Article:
Following requests for clarification on HMRC’s use of contractors signed up to disguised remuneration schemes, the head of the tax authority has written to MPs confirming that it no longer hires this type of contractor
Jim Harra, HMRC chief executive and first permanent secretary, has written to the chairs of the All Party Parliamentary Group on the Loan Charge, in response to its letter on HMRC’s use of contractors received in February 2021.
In the letter, Harra said: ‘In addition to the checks we carry out in relation to our contingent workers and the compliance of our suppliers, HMRC has well-established tax compliance processes for acting on information that it receives from the public and other sources.
‘Regardless of how HMRC discovers that a contingent worker is a current user of disguised remuneration, we always act to immediately terminate their engagement. Similarly, regardless of how HMRC discovers that a service contractor working for a supplier is a current user of disguised remuneration, we will ask the supplier to take that individual off HMRC work.’
Since 2017, HMRC said it has matched the data in its centralised contingent worker database with the information it holds on known users of disguised remuneration tax avoidance. As these contingent workers were engaged through intermediaries, the information held on the workers was initially limited.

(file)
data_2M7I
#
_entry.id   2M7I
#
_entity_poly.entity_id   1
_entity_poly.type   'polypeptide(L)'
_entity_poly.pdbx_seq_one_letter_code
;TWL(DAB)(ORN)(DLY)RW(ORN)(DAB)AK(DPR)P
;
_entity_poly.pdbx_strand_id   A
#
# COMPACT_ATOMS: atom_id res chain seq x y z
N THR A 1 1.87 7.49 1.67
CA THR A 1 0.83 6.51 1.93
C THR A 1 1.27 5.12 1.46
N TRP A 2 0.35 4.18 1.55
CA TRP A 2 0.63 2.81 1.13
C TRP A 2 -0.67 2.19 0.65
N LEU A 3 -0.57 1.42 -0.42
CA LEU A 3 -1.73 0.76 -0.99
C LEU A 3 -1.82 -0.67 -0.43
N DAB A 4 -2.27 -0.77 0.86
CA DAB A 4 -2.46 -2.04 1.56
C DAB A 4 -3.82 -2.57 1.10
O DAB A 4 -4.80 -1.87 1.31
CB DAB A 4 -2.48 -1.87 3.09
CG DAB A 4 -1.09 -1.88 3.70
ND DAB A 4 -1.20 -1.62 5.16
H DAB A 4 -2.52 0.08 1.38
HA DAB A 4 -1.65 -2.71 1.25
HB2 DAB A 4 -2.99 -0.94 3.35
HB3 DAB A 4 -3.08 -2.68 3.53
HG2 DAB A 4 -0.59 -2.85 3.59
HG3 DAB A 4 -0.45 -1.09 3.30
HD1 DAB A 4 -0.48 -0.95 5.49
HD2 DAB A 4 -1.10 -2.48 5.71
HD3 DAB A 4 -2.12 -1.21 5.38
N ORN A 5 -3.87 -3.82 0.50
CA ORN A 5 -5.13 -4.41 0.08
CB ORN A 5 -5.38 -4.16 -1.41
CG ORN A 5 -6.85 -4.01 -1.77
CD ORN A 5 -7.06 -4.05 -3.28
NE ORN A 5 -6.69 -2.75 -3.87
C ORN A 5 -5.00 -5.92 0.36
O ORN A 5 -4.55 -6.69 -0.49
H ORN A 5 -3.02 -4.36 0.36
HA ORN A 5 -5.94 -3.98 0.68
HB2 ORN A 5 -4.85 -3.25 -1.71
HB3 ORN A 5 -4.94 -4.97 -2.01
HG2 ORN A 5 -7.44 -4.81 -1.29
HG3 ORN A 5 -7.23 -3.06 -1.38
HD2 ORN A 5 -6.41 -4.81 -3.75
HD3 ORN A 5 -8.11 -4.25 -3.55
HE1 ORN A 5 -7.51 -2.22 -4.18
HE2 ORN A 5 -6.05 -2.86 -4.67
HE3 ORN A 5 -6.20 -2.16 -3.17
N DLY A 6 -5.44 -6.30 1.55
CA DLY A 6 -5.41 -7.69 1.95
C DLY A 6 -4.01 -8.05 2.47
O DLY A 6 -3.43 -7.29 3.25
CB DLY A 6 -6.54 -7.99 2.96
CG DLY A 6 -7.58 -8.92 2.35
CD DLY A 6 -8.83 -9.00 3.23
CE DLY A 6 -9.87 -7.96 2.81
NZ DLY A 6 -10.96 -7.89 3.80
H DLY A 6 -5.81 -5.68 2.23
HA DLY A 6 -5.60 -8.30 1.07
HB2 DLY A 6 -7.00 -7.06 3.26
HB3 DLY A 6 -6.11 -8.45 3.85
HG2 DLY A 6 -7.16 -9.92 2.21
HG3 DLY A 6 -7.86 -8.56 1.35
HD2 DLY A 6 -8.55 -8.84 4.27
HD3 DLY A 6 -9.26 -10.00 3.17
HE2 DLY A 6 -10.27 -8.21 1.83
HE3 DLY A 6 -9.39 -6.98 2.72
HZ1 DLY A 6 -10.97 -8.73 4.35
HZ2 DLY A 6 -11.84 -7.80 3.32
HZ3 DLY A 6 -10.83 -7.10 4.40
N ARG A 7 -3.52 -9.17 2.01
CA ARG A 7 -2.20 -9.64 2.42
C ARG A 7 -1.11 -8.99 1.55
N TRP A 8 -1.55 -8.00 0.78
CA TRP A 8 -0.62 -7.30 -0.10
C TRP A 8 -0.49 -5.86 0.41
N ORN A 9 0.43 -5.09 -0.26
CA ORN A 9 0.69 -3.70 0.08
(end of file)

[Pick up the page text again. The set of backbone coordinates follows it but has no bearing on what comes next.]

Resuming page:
Since then, HMRC has worked to improve the quality of the information held on HMRC’s contingent workers.
Harra said: ‘This has greatly enhanced our ability to detect disguised remuneration scheme use among them and we now check the tax position of our contingent workers every four months. In addition, we have strengthened our pre-employment checks and will shortly publish a report setting out HMRC’s approach to tax compliance by its suppliers.’
HMRC has now completed a full analysis of its contractors to assess the level of use of disguised remuneration. It has identified 15 cases where disguised remuneration use was concurrent with doing work for HMRC. Of these were contingent workers and two were contractors engaged by one of HMRC’s supplier organisations.
However, HMRC did caveat the information, stating ‘it is possible that there will be more contractors who used disguised remuneration while working for HMRC than the 15 cases currently identified’.
Harra concluded: ‘Whenever HMRC has discovered that a contingent worker is a current user of a disguised remuneration scheme, we have acted immediately to terminate the engagement, and we continue to follow this approach.’